Absolutely not! General dentists are skilled in performing root canal therapy and have the tools and training required for successfully completing most procedures. But there are some situations when even dentists who routinely perform root canals will refer their patients to an endodontist .
Severe cavities For larger cavities, however, a filling is not sufficient to protect the tooth. In this case, the dentist will refer the person to an endodontist . This dentist has the knowledge and training to perform a root canal. Without timely intervention, the dentist may have to extract the tooth.
Root canal therapy requires one or more office visits and can be performed by a dentist or endodontist. An endodontist is a dentist who specializes in the causes, diagnosis, prevention, and treatment of diseases and injuries of the teeth’s dental pulp.
The endodontist removes the inflamed or infected pulp, carefully cleans and shapes the inside of the root canal, then fills and seals the space. Afterward, you will return to your dentist, who will place a crown or other restoration on the tooth to protect and restore it to full function.
If your tooth is knocked out, you can go directly to an endodontist . They will reattach the tooth if the conditions allow it. First, they will anchor the tooth in place by splinting it to adjacent teeth. Then they will perform a root canal to deal with injured dental pulp.
This is usually caused by deep decay (cavities) or through a chip or crack in the enamel of your tooth. This infection in the pulp can spread down through the root canals of your teeth into your gums forming an abscess — a very severe and painful infection that can spread to your heart or brain, endangering your life.
Endodontists Have Specialized Expertise Endodontists don’t place fillings or clean teeth — they dedicate their time to diagnosing and treating tooth pain. They are skilled specialists in finding the cause of oral and facial pain that has been difficult to diagnosis.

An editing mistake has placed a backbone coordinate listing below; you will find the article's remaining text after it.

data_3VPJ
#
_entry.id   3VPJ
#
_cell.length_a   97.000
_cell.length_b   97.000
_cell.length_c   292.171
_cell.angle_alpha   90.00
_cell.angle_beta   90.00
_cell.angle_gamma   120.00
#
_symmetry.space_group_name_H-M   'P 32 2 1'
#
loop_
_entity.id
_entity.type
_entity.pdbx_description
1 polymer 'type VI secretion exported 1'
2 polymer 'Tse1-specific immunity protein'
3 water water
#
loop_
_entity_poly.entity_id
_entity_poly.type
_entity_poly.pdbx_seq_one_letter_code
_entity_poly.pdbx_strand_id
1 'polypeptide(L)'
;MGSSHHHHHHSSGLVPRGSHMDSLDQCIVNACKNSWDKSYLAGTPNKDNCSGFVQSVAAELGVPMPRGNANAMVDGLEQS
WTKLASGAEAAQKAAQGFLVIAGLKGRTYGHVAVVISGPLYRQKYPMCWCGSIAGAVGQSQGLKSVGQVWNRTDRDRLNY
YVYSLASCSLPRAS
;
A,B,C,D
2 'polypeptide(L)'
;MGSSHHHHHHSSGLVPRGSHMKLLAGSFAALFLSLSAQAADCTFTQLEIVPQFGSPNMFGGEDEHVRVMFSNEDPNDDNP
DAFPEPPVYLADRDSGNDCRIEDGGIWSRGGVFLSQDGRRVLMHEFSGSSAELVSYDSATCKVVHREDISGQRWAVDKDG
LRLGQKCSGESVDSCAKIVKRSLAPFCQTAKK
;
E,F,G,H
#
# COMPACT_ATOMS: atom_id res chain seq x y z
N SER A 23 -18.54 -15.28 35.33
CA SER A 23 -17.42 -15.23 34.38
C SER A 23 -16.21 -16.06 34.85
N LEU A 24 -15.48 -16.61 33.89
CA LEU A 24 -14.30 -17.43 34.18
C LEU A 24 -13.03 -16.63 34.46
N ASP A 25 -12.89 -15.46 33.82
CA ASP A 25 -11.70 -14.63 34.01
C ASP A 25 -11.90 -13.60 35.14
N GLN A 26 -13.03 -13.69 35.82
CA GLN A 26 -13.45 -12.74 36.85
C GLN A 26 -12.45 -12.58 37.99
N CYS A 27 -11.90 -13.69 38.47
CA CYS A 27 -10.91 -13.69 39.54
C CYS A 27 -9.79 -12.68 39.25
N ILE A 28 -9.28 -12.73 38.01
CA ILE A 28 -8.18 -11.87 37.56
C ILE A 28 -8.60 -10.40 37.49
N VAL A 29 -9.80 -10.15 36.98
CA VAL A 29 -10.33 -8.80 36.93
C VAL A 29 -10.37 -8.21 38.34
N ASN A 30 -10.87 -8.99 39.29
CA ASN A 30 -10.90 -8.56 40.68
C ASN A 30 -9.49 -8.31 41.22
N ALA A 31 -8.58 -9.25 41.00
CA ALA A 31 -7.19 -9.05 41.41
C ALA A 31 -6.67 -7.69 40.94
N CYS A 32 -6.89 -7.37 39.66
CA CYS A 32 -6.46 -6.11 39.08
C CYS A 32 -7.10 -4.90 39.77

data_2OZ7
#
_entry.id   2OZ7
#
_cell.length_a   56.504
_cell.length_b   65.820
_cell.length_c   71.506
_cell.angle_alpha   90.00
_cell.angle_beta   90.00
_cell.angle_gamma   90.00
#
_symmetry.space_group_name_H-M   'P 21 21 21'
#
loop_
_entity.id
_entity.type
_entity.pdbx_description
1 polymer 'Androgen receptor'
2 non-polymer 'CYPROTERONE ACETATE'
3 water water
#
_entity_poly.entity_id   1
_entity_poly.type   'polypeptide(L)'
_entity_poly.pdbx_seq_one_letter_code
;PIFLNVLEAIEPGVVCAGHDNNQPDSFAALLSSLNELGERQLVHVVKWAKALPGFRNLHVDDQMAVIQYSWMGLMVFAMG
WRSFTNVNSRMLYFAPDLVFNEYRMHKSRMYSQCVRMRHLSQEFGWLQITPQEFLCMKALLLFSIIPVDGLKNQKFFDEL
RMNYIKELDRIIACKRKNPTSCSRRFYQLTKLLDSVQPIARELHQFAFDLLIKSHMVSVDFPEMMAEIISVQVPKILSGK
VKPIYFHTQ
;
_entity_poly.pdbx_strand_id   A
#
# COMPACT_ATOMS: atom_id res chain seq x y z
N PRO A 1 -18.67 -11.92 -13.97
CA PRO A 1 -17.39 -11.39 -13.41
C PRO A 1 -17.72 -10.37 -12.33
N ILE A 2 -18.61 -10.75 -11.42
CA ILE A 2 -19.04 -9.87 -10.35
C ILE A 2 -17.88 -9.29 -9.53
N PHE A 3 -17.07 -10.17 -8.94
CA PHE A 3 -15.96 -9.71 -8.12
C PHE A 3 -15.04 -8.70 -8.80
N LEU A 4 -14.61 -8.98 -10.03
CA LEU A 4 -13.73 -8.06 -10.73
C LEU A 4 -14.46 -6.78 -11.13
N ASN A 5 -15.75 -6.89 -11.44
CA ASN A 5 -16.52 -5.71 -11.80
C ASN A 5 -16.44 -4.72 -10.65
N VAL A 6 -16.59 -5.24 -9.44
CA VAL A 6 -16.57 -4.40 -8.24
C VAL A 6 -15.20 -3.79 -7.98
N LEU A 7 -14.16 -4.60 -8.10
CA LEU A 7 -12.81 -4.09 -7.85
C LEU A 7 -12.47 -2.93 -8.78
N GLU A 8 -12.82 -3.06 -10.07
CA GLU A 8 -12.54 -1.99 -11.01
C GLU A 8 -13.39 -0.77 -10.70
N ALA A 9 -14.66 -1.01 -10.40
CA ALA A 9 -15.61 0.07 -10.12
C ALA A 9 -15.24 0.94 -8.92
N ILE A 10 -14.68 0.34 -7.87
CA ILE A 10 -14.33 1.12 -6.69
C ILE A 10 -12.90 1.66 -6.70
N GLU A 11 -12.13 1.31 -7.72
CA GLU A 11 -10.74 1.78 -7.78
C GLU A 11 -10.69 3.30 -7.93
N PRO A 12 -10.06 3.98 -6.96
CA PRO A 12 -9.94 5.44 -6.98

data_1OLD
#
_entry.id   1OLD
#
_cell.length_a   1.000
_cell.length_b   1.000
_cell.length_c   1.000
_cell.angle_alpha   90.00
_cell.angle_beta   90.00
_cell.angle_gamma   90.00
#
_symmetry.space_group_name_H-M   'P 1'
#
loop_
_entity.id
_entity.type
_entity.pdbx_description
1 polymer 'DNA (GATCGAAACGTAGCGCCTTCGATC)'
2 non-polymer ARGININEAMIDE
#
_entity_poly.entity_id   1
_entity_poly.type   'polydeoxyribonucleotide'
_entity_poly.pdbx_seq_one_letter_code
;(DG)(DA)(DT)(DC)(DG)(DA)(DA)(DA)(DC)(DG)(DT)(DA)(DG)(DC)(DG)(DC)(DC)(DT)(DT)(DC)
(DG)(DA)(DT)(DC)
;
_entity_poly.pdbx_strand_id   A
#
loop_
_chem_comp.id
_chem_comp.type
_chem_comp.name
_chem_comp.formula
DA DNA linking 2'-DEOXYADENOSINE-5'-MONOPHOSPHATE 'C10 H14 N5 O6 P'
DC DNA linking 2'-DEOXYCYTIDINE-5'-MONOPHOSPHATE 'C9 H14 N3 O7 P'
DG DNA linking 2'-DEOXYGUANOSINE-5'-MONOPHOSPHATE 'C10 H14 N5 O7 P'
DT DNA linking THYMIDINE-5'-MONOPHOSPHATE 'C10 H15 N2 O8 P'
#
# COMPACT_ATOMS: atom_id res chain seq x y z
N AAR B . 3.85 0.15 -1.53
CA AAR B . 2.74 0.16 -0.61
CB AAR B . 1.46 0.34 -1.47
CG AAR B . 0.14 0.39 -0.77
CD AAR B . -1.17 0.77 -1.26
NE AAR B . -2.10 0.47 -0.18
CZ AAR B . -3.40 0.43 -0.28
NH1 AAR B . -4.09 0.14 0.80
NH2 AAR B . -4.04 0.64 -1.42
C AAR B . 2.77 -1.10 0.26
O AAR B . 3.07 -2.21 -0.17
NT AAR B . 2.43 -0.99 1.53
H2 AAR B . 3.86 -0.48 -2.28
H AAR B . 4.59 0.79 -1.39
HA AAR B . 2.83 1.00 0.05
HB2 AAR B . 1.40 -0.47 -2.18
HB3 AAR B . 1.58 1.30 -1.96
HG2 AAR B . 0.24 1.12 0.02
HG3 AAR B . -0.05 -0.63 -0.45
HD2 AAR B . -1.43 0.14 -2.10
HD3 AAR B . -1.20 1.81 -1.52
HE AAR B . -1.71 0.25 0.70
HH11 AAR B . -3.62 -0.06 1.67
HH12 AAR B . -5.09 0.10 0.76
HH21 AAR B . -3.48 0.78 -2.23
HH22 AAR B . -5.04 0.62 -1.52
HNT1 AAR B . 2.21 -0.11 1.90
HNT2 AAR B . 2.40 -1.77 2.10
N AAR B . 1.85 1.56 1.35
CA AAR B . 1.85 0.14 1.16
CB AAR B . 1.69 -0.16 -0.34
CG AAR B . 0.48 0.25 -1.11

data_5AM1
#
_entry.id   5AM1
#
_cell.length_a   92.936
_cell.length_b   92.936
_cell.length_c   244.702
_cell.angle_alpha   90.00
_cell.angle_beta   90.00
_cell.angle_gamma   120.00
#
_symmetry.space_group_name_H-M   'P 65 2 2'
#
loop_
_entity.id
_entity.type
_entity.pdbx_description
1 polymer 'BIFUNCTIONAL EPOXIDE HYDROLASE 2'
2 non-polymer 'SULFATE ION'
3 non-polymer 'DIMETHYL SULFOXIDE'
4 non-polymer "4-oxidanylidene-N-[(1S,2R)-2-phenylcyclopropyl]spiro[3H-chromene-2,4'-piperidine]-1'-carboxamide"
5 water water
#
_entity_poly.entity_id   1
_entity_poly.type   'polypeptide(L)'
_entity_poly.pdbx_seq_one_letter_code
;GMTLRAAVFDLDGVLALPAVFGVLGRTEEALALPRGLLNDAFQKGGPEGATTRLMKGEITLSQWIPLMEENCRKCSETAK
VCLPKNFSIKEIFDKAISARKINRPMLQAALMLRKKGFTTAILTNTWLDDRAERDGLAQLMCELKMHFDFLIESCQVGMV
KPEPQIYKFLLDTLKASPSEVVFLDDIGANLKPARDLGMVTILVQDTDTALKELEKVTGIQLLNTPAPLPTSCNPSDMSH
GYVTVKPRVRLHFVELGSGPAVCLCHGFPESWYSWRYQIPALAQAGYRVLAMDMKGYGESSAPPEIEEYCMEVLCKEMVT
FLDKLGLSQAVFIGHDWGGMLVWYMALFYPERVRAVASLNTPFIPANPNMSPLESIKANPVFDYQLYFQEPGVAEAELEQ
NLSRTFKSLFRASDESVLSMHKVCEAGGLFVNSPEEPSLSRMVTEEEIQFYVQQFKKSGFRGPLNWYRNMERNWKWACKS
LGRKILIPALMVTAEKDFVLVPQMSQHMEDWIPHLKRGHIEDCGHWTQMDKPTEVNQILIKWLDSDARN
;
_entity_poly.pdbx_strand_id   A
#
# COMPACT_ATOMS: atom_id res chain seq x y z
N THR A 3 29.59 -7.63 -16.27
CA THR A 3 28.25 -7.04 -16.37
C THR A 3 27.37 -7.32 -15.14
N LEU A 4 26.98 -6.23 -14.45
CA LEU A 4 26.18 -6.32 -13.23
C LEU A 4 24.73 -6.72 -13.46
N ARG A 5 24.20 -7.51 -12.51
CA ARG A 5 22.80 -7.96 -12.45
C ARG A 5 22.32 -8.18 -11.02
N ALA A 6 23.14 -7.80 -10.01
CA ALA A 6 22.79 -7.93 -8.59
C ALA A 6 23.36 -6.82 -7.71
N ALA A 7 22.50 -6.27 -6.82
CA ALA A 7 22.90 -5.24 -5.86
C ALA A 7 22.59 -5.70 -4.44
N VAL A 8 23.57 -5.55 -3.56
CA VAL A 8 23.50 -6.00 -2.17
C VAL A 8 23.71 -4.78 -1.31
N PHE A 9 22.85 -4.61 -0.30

Root canal This is the most common endodontic procedure and is typically done to save a tooth that would otherwise need to be removed. Root canal treatment is necessary when the pulp, which is the core layer of the tooth, or the canals holding the pulp becomes inflamed or infected.
In addition, healing from an extraction takes longer and is often more painful than healing from a root canal , and pulling the tooth means even more dental procedures and healing time to replace it later.
If you do not get a root canal when you need one, the infection can spread from the tooth in question to the gum and jawbone surrounding the decaying or infected pulp. This could lead to the loss of the tooth or, in severe cases, the loss of part of your jaw.
Signs you may need root canal therapy include: Severe toothache pain upon chewing or application of pressure. Prolonged sensitivity (pain) to hot or cold temperatures (after the heat or cold has been removed) Discoloration (darkening) of the tooth.
Filling the root canal After root canal therapy, the tooth is dead . The patient will no longer feel any pain in that tooth because the nerve tissue has been removed, and the infection has been eliminated.
A dental crown after a root canal provides reinforcement to your tooth and restores its health and functionality. Although adding a dental crown is not necessary after every root canal procedure, all root canal procedures need tooth reinforcement. Read more to learn if you require one.
Going under unconscious sedation for a root canal is unnecessary and will only put your body through more distress. For patients dealing with fear, a severe gag reflex, special needs, dementia, or other complications, we recommend and will provide, nitrous oxide analgesia to help you relax.
Does a root canal hurt ? A root canal procedure sounds scary, but with today’s technology, it’s typically not a whole lot more different than having a deep filling. There’s little to no pain because your dentist will use local anesthesia to numb your tooth and gums so you’re comfortable during the procedure.